Throughout, I use my own digital photographs as source imagery. The technology enables me to capture a level of detail or moment in time that is not accessible through casual observation, and through careful editing I am able to identify and isolate events or phrases within the larger context that strike me as both intimate and universal, timeless and ephemeral. The end result is quite realistic, but I am careful to maintain a balance between a rich, lively paint surface and visual accuracy. I see my process as the perfect marriage between the potential for alienation to which I allude here in the first paragraph, and the total sensory submersion required to complete and appreciate this work.
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The (2003-2014, 2024) BOVINE PORTRAITS IN HEXADECIMAL HUE is a series of monochromatic oil paintings of cows. Through this humorous and loving take on the genre of portraiture, I explore themes of repetition, existentialism, vanity and the impact of digital culture on visual experience. Artistic inspiration includes, but is not limited to the work of Andy Warhol, Diane Arbus, and the spectacularly rendered visions of clergy and wealthy patrons by old masters such as Holbein and Vermeer.

Each painting begins with a headshot - a hastily captured image of the subject in their natural habitat encountered on motorcycle trips throughout the Catskill Mountains and lower Hudson Valley. That source image is then digitally edited and tinted with a single hue chosen from the 216 colors of the basic Web palette. The title of each painting includes the hex code for that color.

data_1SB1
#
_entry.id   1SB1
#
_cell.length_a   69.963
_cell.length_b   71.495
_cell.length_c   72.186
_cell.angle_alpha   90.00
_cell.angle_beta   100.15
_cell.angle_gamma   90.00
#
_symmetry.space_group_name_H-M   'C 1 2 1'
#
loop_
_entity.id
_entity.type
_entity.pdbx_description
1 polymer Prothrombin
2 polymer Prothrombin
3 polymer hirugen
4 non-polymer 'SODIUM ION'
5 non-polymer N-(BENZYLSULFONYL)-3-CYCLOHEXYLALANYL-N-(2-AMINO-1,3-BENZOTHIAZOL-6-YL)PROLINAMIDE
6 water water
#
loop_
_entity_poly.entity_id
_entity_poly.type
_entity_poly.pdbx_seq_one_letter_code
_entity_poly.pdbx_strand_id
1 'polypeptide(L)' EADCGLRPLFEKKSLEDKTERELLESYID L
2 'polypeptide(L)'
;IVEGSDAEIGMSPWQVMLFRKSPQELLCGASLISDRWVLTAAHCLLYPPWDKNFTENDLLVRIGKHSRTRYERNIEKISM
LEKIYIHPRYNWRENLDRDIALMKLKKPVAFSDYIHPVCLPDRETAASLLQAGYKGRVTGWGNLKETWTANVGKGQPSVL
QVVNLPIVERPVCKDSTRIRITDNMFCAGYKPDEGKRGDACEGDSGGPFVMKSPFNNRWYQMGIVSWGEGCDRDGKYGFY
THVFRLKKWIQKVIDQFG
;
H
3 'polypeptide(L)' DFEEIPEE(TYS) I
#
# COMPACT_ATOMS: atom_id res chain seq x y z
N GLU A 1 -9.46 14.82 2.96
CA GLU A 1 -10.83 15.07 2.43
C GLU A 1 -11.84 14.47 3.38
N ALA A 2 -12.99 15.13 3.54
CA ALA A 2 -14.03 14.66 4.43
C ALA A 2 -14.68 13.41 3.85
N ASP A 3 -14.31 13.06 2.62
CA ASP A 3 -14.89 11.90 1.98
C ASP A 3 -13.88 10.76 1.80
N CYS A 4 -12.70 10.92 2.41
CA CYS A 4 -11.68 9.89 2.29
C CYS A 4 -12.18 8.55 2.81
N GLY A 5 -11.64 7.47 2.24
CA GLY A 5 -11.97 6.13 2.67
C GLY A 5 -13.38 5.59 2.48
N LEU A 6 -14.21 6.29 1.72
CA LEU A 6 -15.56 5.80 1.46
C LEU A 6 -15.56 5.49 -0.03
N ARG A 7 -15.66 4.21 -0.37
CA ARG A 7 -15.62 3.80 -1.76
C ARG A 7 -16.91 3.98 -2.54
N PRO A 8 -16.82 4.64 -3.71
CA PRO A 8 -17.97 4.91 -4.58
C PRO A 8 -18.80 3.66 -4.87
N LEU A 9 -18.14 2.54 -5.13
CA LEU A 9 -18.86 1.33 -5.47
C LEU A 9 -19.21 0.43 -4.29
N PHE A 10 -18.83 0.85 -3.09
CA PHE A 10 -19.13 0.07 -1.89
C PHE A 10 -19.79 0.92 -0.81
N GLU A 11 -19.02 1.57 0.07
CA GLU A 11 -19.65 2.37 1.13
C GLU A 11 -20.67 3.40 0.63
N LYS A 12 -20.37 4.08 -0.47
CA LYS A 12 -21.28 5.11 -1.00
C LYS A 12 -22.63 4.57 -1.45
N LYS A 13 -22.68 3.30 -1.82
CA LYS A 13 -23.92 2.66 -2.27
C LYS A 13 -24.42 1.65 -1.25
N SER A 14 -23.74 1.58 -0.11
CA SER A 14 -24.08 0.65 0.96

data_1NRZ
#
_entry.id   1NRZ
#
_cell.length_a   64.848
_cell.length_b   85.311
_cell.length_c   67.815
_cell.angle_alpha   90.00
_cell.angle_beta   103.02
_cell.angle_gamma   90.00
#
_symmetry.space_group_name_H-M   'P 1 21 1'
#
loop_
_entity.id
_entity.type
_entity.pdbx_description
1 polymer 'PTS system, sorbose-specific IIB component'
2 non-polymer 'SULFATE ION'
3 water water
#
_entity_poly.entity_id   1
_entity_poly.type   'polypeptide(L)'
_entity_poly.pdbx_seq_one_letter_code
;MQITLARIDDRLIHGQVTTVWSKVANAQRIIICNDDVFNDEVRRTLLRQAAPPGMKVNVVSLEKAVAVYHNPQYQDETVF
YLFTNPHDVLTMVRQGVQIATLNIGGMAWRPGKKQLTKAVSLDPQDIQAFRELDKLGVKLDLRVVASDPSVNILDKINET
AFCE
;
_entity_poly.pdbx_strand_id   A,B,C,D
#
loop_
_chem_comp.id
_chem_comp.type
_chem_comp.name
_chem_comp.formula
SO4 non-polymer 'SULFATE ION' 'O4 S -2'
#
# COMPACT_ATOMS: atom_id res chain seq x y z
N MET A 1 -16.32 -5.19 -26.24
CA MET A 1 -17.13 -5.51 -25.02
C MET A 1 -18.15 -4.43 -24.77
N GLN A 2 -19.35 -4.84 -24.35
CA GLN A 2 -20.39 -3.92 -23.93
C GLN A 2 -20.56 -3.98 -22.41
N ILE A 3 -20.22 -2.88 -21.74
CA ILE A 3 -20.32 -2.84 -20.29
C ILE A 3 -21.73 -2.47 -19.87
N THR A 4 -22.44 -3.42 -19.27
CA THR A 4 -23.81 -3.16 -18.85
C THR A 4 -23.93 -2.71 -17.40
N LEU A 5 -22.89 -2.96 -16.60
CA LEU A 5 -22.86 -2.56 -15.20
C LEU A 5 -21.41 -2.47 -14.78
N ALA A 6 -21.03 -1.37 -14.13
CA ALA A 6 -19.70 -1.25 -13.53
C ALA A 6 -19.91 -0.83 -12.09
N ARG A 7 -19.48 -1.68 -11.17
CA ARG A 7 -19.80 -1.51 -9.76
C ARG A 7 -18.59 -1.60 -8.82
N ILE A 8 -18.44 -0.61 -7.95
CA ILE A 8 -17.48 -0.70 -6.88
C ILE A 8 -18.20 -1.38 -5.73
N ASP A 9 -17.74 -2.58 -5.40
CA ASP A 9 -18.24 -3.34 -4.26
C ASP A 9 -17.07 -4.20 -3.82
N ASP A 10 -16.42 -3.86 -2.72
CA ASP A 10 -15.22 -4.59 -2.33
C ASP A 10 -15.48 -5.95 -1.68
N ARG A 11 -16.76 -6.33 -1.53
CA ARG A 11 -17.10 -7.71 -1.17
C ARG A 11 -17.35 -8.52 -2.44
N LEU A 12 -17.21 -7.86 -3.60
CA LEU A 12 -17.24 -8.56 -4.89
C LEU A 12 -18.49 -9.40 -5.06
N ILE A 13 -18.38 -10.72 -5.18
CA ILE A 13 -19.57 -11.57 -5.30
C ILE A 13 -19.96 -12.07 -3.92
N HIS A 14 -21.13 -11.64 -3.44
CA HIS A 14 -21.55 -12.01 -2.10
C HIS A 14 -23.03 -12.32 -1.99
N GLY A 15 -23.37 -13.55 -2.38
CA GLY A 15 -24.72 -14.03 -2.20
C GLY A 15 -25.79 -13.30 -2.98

Initially inspired by a visit to a dairy farm in Buck's County, PA where I was mainly impressed by the size of these creatures, I quickly became captivated the facial "expressions" implied by anatomical idiosyncrasies such as long, luxurious eyelashes and heavy brooding brows that seemed to suggest a wide range of human emotions like fear, tenderness and vulnerability, even anger. Clearly this is projection on my part, one that is often shared by the viewer. But it made me think about how these creatures relate to the genre of portraiture. Historically, portraiture has been largely a tale of the very rich immortalized in self-important displays of wealth and power. In creating these works, I have elevated cattle, a traditional symbol of that wealth, to this same stature. Since embarking upon the project in early 2003, I have completed over 50 Bovine Portraits.